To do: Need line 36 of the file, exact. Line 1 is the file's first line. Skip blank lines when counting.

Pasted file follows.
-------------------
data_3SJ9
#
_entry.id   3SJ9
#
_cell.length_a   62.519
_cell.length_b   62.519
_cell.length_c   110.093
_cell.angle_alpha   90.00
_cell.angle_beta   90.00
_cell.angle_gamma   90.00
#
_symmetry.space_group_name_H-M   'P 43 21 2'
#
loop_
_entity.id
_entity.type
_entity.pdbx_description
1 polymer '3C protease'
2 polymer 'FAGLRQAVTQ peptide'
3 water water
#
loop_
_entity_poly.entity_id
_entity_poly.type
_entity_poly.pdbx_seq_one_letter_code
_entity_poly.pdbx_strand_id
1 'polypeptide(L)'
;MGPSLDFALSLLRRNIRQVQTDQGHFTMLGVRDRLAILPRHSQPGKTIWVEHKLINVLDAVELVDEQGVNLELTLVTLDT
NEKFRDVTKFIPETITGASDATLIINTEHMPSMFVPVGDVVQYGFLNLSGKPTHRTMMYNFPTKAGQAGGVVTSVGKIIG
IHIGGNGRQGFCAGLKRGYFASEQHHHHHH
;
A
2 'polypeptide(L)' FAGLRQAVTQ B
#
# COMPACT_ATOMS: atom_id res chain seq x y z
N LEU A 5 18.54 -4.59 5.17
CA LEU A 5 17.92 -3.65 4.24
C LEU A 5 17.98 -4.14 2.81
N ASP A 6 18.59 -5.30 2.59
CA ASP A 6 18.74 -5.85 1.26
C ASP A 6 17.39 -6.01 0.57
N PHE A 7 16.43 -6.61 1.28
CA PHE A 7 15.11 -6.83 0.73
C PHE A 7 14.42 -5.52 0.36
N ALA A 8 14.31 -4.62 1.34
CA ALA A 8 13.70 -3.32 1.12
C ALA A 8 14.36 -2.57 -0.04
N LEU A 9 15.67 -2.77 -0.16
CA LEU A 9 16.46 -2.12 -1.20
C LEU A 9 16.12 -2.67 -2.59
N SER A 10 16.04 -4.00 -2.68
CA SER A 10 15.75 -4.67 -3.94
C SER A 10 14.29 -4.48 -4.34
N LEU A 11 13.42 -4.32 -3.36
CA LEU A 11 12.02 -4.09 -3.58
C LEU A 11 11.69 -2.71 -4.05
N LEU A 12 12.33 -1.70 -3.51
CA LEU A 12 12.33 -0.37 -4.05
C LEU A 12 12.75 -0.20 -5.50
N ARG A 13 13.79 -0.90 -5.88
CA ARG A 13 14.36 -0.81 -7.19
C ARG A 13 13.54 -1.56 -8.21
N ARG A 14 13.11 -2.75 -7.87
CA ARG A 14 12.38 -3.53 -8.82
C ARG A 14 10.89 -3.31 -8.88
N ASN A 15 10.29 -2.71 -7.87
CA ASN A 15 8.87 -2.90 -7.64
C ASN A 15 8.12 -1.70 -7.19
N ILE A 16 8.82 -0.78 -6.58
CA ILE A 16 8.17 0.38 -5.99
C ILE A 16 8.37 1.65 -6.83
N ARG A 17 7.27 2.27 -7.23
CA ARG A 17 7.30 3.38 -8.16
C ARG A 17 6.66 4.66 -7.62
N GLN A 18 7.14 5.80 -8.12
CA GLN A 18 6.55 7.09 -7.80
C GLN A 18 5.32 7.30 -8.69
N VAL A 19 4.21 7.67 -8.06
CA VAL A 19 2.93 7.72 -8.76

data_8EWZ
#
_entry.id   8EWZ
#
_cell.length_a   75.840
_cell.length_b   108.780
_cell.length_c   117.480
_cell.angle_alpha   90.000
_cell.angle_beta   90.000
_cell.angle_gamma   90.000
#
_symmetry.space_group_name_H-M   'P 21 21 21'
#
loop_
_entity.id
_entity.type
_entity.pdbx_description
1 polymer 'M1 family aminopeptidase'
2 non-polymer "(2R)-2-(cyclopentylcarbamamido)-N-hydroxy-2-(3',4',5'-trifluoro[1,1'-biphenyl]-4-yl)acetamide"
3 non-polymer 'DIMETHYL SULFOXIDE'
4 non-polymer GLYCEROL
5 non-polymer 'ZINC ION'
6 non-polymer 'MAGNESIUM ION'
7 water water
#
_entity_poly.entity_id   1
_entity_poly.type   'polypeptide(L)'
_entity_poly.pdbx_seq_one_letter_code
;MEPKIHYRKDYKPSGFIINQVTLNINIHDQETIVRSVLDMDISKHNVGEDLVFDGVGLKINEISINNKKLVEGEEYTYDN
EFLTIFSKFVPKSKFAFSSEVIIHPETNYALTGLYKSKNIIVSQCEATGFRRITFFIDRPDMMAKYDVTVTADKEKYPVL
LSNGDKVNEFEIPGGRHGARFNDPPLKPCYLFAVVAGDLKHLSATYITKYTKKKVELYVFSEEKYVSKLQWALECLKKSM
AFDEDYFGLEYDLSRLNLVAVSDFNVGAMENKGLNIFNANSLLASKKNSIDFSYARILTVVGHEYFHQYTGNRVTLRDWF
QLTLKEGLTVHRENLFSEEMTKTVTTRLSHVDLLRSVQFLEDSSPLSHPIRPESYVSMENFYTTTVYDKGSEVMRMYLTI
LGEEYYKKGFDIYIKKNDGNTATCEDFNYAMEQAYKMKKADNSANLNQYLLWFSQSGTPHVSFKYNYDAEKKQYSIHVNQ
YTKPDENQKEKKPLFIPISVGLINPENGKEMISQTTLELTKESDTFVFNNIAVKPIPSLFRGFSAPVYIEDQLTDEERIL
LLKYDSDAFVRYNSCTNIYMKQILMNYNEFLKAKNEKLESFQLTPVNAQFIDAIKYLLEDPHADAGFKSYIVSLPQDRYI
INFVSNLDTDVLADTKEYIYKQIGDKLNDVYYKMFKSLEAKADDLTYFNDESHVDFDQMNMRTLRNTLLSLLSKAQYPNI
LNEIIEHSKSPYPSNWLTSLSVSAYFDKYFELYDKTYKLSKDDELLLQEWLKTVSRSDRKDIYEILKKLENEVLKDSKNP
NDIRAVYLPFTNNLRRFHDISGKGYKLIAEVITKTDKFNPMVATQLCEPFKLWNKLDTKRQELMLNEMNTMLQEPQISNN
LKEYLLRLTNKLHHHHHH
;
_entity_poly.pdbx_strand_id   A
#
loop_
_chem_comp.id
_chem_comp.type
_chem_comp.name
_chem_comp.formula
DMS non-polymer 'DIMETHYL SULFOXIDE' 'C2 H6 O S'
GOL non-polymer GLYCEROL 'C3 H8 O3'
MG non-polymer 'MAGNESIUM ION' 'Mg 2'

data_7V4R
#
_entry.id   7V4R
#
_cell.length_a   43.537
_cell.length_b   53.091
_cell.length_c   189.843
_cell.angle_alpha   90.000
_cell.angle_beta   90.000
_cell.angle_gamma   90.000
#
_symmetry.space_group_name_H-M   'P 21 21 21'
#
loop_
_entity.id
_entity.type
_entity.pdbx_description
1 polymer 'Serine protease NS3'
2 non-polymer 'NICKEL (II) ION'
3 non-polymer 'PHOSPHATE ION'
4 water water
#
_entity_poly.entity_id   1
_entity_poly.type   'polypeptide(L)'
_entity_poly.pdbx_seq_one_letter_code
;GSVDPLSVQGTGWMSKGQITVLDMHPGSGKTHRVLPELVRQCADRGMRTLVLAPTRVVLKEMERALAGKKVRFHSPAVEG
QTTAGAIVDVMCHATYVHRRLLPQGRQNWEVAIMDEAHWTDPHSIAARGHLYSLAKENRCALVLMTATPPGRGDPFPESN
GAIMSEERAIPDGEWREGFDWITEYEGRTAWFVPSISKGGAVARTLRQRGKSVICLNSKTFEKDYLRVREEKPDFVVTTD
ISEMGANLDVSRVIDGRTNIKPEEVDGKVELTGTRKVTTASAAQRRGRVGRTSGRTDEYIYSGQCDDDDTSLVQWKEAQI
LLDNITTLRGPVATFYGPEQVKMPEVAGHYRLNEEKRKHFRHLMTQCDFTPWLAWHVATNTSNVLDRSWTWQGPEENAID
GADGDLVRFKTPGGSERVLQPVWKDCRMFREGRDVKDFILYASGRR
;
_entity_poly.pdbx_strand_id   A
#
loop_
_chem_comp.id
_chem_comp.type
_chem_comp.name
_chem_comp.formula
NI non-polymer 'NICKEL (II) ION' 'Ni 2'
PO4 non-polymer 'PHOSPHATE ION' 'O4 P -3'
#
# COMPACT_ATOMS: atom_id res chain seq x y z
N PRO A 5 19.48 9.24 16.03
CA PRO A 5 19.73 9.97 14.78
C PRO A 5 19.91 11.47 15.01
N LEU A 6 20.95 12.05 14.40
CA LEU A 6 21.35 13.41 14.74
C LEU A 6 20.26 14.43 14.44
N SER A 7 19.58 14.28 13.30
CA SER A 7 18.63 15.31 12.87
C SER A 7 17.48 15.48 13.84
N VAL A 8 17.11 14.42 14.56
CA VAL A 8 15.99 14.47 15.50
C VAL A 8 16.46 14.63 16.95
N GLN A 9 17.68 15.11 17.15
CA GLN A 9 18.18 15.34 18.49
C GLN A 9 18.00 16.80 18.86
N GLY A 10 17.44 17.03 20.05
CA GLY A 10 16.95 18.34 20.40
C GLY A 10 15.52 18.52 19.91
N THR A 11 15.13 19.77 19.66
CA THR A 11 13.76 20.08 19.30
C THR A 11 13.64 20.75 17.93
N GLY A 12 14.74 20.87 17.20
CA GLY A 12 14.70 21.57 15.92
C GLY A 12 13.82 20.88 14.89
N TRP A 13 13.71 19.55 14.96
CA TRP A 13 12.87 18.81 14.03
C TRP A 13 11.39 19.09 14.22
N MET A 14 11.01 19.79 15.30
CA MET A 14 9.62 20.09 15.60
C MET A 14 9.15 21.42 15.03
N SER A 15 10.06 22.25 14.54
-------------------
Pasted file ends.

N LEU A 5 18.54 -4.59 5.17